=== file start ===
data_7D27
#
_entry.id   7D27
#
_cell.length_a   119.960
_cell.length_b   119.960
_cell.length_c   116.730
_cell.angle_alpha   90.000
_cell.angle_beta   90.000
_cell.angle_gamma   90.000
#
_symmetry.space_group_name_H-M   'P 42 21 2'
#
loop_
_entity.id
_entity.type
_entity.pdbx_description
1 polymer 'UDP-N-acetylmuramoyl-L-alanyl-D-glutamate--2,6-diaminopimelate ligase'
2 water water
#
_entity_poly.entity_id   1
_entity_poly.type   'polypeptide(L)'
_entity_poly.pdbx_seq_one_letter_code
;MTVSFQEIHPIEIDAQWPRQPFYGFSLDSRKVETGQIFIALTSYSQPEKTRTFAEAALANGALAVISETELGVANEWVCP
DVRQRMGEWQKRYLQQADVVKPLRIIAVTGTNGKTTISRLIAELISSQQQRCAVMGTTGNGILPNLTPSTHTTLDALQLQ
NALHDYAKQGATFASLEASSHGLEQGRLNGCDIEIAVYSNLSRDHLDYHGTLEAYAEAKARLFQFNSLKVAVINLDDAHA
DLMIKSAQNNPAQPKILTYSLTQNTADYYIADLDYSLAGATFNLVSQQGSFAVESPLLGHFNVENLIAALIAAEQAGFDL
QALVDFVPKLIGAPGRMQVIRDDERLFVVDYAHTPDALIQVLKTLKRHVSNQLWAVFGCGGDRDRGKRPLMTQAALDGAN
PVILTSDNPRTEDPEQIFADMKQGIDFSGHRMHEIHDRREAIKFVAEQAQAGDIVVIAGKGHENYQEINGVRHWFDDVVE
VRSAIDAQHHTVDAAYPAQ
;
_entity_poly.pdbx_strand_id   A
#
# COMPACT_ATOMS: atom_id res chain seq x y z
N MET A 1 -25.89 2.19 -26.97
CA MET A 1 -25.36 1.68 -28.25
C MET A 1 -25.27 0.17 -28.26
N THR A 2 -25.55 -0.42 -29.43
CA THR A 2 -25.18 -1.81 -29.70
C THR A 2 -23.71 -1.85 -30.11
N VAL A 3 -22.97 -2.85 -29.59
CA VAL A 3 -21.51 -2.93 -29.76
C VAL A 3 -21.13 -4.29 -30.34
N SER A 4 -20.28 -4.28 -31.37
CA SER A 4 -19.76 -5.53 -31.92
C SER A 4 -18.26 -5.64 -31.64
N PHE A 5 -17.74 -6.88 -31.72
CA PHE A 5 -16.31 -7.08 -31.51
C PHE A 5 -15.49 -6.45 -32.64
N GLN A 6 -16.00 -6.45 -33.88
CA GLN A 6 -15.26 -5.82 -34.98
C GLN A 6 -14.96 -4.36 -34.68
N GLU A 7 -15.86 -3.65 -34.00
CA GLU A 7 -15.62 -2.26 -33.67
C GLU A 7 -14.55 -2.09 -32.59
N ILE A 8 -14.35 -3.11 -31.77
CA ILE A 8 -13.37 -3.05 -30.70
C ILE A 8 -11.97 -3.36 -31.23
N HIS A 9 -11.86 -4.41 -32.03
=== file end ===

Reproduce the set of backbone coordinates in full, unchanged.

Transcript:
data_7D27
#
_entry.id   7D27
#
_cell.length_a   119.960
_cell.length_b   119.960
_cell.length_c   116.730
_cell.angle_alpha   90.000
_cell.angle_beta   90.000
_cell.angle_gamma   90.000
#
_symmetry.space_group_name_H-M   'P 42 21 2'
#
loop_
_entity.id
_entity.type
_entity.pdbx_description
1 polymer 'UDP-N-acetylmuramoyl-L-alanyl-D-glutamate--2,6-diaminopimelate ligase'
2 water water
#
_entity_poly.entity_id   1
_entity_poly.type   'polypeptide(L)'
_entity_poly.pdbx_seq_one_letter_code
;MTVSFQEIHPIEIDAQWPRQPFYGFSLDSRKVETGQIFIALTSYSQPEKTRTFAEAALANGALAVISETELGVANEWVCP
DVRQRMGEWQKRYLQQADVVKPLRIIAVTGTNGKTTISRLIAELISSQQQRCAVMGTTGNGILPNLTPSTHTTLDALQLQ
NALHDYAKQGATFASLEASSHGLEQGRLNGCDIEIAVYSNLSRDHLDYHGTLEAYAEAKARLFQFNSLKVAVINLDDAHA
DLMIKSAQNNPAQPKILTYSLTQNTADYYIADLDYSLAGATFNLVSQQGSFAVESPLLGHFNVENLIAALIAAEQAGFDL
QALVDFVPKLIGAPGRMQVIRDDERLFVVDYAHTPDALIQVLKTLKRHVSNQLWAVFGCGGDRDRGKRPLMTQAALDGAN
PVILTSDNPRTEDPEQIFADMKQGIDFSGHRMHEIHDRREAIKFVAEQAQAGDIVVIAGKGHENYQEINGVRHWFDDVVE
VRSAIDAQHHTVDAAYPAQ
;
_entity_poly.pdbx_strand_id   A
#
# COMPACT_ATOMS: atom_id res chain seq x y z
N MET A 1 -25.89 2.19 -26.97
CA MET A 1 -25.36 1.68 -28.25
C MET A 1 -25.27 0.17 -28.26
N THR A 2 -25.55 -0.42 -29.43
CA THR A 2 -25.18 -1.81 -29.70
C THR A 2 -23.71 -1.85 -30.11
N VAL A 3 -22.97 -2.85 -29.59
CA VAL A 3 -21.51 -2.93 -29.76
C VAL A 3 -21.13 -4.29 -30.34
N SER A 4 -20.28 -4.28 -31.37
CA SER A 4 -19.76 -5.53 -31.92
C SER A 4 -18.26 -5.64 -31.64
N PHE A 5 -17.74 -6.88 -31.72
CA PHE A 5 -16.31 -7.08 -31.51
C PHE A 5 -15.49 -6.45 -32.64
N GLN A 6 -16.00 -6.45 -33.88
CA GLN A 6 -15.26 -5.82 -34.98
C GLN A 6 -14.96 -4.36 -34.68
N GLU A 7 -15.86 -3.65 -34.00
CA GLU A 7 -15.62 -2.26 -33.67
C GLU A 7 -14.55 -2.09 -32.59
N ILE A 8 -14.35 -3.11 -31.77
CA ILE A 8 -13.37 -3.05 -30.70
C ILE A 8 -11.97 -3.36 -31.23
N HIS A 9 -11.86 -4.41 -32.03